Neanderthals disappeared from North West Europe earlier than thought

Neanderthal remains from Belgium are thousands of years older than previously reported, a new paper from a multidisciplinary team of international researchers reveals.

Neanderthal remains from Belgium have long puzzled scientists. Fossil remains from the key site of Spy Cave in Belgium suggested a date of approximately 37,000 years ago, which would place them among the latest surviving Neanderthals in Europe. But sample contamination might have affected these estimates.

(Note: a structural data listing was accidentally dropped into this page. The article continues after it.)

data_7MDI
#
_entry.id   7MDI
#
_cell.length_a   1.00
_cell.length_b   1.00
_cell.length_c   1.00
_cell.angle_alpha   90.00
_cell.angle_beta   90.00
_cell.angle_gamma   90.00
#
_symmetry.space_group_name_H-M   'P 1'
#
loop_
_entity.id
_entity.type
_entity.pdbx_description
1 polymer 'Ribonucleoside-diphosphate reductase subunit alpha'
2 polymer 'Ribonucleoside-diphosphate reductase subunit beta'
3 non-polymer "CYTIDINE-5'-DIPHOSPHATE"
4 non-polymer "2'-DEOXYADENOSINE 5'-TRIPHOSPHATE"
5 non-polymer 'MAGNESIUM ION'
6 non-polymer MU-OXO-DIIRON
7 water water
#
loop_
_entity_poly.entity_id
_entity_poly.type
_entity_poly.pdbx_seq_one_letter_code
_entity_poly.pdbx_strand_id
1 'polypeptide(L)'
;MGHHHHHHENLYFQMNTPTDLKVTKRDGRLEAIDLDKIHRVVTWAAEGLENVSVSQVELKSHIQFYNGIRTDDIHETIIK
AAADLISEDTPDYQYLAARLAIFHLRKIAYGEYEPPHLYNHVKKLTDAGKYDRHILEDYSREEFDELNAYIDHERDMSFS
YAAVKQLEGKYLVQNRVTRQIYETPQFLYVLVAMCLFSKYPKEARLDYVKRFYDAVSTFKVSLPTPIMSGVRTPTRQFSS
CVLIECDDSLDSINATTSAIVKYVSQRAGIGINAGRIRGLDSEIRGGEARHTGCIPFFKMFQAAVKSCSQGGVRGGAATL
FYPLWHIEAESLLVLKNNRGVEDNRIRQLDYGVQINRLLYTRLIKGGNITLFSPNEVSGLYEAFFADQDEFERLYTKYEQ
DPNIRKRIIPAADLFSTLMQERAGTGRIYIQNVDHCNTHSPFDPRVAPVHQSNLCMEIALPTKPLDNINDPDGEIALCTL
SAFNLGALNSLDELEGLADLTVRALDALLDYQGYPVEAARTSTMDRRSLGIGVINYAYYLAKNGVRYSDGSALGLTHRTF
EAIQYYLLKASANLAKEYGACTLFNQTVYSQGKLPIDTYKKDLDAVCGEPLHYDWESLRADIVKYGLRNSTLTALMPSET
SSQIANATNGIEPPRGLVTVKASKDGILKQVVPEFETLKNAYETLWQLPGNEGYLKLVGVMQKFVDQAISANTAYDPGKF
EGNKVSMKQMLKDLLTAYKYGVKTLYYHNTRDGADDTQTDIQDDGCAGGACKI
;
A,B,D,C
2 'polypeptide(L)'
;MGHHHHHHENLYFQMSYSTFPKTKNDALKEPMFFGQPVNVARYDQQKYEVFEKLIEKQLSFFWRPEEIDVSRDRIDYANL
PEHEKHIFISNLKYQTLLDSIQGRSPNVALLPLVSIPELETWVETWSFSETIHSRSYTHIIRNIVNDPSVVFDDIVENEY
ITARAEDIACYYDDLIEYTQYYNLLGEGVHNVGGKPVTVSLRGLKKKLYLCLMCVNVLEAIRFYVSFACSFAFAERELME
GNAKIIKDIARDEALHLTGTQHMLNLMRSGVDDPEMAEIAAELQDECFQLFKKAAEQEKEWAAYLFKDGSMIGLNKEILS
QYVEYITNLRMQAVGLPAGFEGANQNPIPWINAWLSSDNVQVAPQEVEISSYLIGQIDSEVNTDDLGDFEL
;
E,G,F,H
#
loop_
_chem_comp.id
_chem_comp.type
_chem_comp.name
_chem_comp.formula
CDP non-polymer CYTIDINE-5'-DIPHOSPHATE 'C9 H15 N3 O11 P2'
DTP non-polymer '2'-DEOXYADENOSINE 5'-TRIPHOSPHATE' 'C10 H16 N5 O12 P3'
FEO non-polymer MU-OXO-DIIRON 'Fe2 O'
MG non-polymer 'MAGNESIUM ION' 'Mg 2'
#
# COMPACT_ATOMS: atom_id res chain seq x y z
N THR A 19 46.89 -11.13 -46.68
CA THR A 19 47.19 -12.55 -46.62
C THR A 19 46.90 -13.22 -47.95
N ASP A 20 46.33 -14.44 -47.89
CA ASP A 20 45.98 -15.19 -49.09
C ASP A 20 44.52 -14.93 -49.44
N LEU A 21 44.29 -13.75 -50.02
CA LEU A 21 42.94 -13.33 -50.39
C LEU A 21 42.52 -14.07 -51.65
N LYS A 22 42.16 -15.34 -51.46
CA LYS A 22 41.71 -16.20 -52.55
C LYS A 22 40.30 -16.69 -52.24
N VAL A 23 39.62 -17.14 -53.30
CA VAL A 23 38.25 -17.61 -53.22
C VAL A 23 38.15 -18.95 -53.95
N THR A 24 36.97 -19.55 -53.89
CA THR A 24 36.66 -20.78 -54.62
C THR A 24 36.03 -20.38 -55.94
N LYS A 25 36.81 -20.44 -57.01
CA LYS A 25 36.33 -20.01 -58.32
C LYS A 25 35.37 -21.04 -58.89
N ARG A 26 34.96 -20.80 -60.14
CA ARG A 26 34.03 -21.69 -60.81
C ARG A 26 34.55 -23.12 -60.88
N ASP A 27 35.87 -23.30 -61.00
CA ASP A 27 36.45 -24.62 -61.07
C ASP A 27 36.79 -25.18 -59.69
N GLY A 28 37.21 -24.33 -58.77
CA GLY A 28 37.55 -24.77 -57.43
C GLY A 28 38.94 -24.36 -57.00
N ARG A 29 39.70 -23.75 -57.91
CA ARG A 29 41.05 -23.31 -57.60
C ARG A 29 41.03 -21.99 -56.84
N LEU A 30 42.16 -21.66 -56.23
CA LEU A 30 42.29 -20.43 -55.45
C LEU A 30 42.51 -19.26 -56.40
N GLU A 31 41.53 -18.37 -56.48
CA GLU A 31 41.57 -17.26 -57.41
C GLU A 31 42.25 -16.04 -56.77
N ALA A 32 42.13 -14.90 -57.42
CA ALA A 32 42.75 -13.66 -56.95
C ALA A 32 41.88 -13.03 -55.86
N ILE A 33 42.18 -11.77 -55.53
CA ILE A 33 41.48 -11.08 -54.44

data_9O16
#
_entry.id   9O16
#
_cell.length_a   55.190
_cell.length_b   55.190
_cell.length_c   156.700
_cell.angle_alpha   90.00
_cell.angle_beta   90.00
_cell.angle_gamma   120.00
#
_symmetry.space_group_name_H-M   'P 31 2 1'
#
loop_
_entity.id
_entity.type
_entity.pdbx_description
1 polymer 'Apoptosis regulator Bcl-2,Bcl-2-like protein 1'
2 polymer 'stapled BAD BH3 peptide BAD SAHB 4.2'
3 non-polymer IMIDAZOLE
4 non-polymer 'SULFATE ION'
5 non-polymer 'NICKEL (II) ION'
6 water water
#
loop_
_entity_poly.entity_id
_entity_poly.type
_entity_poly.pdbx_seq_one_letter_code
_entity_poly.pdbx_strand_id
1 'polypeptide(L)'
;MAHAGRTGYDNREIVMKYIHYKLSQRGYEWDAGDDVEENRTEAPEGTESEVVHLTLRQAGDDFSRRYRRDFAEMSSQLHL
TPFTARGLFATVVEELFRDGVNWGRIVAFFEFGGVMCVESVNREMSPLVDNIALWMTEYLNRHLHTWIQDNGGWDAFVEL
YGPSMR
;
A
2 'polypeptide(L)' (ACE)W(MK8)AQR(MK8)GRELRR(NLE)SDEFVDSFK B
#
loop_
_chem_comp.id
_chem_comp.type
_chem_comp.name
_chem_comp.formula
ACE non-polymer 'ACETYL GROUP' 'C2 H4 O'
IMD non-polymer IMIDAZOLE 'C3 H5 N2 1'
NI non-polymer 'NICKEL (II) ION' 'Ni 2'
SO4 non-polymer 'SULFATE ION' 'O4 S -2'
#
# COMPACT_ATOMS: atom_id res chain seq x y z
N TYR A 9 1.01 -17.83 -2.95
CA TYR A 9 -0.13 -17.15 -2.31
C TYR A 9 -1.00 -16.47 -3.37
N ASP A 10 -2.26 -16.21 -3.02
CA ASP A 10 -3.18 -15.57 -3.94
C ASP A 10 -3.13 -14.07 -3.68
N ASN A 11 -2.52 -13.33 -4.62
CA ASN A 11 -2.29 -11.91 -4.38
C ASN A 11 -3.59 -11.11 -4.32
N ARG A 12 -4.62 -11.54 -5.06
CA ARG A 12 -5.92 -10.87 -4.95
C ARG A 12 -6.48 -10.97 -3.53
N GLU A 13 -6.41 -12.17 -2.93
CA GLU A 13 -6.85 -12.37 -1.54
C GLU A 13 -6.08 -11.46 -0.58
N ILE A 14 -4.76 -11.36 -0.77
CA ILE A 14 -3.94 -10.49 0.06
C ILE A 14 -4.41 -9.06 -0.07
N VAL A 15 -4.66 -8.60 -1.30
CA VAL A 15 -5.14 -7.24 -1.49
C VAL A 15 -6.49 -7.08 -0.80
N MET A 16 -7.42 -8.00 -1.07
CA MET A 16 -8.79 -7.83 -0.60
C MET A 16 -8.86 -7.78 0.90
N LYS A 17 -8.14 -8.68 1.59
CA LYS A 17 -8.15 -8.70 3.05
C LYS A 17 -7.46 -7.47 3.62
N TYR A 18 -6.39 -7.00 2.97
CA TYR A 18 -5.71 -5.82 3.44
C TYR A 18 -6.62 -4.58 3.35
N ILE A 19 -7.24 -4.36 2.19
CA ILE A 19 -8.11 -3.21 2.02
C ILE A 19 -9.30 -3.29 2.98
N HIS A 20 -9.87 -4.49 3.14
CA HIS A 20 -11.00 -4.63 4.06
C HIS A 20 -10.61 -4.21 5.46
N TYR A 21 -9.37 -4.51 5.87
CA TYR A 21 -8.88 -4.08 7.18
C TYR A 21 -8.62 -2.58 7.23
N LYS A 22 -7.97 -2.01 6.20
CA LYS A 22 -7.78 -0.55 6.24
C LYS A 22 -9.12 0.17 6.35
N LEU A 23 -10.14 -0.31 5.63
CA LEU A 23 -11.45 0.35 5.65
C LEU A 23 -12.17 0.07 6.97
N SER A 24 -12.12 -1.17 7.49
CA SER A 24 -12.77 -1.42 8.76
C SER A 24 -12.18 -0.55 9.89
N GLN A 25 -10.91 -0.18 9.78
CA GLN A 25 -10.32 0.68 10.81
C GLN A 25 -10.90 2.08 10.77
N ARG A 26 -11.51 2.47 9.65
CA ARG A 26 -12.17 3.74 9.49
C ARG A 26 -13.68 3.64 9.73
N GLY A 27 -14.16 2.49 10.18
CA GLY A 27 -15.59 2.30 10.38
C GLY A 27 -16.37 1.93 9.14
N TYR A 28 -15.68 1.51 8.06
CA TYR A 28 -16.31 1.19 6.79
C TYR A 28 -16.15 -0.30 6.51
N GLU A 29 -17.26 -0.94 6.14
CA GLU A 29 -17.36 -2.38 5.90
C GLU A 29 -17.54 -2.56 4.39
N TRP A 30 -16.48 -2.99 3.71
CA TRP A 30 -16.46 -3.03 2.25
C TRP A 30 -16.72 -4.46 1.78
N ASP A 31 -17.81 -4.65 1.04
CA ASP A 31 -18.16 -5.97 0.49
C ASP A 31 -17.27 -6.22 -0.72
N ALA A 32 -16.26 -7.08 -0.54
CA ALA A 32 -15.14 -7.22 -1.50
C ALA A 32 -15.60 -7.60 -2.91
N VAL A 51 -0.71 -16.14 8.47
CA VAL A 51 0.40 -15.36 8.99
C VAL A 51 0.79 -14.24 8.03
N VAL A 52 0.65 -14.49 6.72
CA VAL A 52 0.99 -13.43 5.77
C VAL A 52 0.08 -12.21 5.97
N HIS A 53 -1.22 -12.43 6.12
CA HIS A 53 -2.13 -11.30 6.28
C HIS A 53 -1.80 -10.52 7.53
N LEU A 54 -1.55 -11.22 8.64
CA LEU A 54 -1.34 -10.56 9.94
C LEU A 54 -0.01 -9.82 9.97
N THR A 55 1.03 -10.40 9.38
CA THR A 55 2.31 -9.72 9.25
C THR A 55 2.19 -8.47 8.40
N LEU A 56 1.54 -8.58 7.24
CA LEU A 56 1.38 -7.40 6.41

Now, a team based in Oxford’s Radiocarbon Accelerator Unit has re-dated Neanderthal specimens from Spy Cave. Most of the dates obtained in this new study have been found to be much older than those obtained previously on the same bone samples—up to 5,000 years older in certain cases. According to the paper, this suggests Neanderthals disappeared from the region 44,200-40,600 years ago, much earlier than previously estimated.

'The results suggest again that Homo sapiens and Neanderthals probably overlapped in different parts of Europe and there must have been opportunities for possible cultural and genetic exchange.'
Professor Tom Higham, Oxford School of Archaeology.

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